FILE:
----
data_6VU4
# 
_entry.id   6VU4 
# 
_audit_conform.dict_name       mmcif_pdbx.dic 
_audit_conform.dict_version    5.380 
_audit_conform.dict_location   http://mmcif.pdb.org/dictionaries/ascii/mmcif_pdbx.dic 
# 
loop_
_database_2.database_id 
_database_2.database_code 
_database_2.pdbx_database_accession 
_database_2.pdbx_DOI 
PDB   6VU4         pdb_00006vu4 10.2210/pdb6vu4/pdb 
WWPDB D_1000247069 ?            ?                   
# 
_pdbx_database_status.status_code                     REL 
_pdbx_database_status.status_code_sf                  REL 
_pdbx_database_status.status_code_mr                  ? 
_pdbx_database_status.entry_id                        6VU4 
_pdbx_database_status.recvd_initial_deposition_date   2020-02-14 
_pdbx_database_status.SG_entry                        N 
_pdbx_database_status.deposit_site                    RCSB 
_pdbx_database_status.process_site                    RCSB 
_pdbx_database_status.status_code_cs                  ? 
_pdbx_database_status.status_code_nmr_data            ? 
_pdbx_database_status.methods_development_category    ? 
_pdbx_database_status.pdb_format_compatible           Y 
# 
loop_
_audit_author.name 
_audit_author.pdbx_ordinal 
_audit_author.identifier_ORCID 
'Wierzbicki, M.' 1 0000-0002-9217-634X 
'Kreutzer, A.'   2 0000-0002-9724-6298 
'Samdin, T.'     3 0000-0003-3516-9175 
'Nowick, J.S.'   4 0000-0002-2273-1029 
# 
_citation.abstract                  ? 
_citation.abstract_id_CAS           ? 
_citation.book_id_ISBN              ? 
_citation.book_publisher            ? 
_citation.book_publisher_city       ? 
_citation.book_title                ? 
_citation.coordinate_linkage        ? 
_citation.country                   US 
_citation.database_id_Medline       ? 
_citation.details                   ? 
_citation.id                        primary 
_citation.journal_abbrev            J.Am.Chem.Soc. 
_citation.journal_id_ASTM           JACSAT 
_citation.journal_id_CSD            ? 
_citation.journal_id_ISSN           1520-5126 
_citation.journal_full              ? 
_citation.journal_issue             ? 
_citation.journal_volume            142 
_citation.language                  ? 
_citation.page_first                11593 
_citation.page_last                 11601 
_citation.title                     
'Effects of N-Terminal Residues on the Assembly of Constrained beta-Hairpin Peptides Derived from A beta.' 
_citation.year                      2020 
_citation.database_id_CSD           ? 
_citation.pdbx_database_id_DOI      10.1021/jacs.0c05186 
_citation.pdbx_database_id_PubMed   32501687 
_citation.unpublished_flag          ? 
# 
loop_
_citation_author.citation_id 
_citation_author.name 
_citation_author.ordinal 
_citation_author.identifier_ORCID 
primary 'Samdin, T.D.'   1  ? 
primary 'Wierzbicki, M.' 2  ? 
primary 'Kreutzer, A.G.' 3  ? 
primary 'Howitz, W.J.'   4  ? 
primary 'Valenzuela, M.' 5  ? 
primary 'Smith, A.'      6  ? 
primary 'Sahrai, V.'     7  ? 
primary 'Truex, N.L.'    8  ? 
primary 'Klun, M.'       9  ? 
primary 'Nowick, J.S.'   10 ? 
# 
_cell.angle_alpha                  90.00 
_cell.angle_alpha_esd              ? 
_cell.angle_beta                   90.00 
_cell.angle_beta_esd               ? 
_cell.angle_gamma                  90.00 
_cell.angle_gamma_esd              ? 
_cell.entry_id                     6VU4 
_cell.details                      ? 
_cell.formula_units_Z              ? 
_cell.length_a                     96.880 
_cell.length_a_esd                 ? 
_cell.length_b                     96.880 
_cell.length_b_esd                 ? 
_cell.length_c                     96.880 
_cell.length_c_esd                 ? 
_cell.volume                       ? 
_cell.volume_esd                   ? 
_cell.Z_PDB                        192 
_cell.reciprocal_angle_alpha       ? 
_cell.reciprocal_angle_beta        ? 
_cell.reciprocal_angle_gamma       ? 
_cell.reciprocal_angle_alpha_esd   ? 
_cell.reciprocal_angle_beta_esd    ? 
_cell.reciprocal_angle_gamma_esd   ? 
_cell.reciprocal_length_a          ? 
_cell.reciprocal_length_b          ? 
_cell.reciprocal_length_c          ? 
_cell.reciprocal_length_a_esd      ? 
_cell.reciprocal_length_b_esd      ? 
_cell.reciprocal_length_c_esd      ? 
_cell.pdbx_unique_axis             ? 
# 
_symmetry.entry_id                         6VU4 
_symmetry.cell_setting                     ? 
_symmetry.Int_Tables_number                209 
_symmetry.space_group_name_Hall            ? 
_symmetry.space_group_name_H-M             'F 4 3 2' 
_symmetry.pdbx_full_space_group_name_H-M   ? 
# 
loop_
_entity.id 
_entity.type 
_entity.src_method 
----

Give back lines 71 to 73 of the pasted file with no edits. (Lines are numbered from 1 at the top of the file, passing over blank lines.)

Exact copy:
_citation_author.ordinal 
_citation_author.identifier_ORCID 
primary 'Samdin, T.D.'   1  ? 